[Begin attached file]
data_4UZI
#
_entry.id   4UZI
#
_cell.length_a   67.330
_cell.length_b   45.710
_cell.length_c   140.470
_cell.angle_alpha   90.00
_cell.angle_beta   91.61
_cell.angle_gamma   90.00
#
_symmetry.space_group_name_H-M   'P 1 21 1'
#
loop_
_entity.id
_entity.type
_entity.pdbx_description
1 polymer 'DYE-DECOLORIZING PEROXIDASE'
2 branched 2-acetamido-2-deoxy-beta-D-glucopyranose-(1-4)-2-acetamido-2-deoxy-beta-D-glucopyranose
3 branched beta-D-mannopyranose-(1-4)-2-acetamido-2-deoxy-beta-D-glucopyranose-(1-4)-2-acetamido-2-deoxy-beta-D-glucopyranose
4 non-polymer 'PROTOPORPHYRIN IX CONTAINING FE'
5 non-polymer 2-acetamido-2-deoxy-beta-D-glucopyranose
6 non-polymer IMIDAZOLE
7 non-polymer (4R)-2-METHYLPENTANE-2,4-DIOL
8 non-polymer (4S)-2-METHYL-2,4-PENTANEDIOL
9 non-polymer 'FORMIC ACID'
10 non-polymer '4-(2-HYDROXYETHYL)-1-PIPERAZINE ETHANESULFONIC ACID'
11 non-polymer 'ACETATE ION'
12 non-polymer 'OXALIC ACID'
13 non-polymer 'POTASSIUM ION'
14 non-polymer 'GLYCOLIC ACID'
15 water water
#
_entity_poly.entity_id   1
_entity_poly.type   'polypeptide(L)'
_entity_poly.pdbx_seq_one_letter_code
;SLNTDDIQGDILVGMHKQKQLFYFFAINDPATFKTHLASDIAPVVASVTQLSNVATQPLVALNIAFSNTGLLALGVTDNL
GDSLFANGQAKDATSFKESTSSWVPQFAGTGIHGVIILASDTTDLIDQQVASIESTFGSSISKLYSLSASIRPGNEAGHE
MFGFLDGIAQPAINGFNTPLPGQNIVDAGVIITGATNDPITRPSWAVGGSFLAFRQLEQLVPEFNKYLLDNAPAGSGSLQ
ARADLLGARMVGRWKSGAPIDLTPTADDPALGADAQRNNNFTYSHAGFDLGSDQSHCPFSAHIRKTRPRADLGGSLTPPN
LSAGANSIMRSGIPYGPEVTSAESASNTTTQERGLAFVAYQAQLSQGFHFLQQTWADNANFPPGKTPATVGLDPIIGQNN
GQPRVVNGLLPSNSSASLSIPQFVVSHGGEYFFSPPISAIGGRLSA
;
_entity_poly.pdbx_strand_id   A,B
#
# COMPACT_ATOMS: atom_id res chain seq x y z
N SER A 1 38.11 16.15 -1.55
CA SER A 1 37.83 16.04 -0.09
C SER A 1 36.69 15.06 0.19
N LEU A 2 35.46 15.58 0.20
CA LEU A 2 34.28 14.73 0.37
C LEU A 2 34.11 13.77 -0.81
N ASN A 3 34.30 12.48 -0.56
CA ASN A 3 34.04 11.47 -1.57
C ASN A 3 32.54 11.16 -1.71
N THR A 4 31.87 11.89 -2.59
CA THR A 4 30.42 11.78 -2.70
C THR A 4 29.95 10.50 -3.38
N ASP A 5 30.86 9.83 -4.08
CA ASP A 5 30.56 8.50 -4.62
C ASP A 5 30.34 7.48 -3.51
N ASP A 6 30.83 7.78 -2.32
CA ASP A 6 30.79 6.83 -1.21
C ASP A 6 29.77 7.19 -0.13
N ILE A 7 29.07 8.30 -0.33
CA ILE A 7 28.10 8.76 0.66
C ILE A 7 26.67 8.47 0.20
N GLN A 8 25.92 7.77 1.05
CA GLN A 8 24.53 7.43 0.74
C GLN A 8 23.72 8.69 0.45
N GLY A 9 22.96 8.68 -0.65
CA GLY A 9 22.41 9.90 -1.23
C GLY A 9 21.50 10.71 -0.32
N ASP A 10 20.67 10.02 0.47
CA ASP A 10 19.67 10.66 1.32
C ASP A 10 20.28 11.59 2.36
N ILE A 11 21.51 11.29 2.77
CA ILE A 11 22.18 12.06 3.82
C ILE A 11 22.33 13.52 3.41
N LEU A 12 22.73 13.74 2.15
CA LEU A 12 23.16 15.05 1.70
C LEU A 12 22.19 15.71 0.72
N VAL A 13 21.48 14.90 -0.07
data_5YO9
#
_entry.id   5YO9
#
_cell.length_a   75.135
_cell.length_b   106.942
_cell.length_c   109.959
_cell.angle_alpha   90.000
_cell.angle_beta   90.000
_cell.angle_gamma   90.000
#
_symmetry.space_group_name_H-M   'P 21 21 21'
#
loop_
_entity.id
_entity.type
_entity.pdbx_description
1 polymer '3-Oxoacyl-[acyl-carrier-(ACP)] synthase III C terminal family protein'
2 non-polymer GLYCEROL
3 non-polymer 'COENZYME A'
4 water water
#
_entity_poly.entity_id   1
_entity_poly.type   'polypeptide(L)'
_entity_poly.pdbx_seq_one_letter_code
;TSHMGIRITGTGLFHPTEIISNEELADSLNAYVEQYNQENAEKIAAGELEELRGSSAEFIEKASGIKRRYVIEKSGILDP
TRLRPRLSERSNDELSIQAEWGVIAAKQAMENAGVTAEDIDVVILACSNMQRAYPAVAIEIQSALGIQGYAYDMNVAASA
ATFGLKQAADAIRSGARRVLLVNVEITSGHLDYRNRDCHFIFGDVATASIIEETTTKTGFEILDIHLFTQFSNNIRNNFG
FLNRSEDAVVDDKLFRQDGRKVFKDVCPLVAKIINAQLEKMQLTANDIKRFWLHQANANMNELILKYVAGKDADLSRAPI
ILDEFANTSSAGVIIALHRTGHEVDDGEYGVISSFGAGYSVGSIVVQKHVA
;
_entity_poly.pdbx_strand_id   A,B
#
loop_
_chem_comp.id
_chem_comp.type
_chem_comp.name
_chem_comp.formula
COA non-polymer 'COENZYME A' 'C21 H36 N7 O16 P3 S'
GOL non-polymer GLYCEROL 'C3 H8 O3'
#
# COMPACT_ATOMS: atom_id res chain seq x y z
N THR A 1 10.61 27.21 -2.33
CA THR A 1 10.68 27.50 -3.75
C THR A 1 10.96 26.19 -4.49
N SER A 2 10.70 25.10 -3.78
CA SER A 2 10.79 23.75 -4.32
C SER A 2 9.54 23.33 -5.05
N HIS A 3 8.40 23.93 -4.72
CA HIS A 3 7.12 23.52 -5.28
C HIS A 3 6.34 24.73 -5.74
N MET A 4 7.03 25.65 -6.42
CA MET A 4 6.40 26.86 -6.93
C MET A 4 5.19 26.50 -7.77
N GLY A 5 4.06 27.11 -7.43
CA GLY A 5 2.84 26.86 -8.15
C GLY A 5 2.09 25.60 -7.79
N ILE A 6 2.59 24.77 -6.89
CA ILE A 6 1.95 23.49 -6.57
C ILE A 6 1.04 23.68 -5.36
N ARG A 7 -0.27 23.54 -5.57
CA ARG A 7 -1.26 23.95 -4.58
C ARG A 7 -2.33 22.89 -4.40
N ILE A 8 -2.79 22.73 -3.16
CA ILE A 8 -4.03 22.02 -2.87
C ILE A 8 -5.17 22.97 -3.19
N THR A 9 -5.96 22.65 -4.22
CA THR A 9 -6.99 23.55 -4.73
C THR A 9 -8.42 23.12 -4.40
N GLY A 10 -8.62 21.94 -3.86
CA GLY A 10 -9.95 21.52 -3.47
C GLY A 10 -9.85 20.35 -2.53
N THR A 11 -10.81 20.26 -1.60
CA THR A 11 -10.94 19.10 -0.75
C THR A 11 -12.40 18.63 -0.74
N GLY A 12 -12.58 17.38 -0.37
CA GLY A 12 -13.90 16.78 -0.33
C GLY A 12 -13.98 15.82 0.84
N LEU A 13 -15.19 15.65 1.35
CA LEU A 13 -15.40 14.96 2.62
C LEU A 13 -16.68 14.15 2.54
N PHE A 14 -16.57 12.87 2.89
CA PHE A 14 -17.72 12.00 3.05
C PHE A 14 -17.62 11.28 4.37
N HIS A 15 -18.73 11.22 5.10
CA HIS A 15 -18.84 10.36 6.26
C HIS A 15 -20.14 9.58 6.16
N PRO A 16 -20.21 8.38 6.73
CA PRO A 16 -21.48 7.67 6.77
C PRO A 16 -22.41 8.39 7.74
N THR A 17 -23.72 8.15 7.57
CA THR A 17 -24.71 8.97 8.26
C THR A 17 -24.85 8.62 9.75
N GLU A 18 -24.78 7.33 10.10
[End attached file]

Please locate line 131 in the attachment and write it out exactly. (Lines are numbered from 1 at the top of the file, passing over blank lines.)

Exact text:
C SER A 2 9.54 23.33 -5.05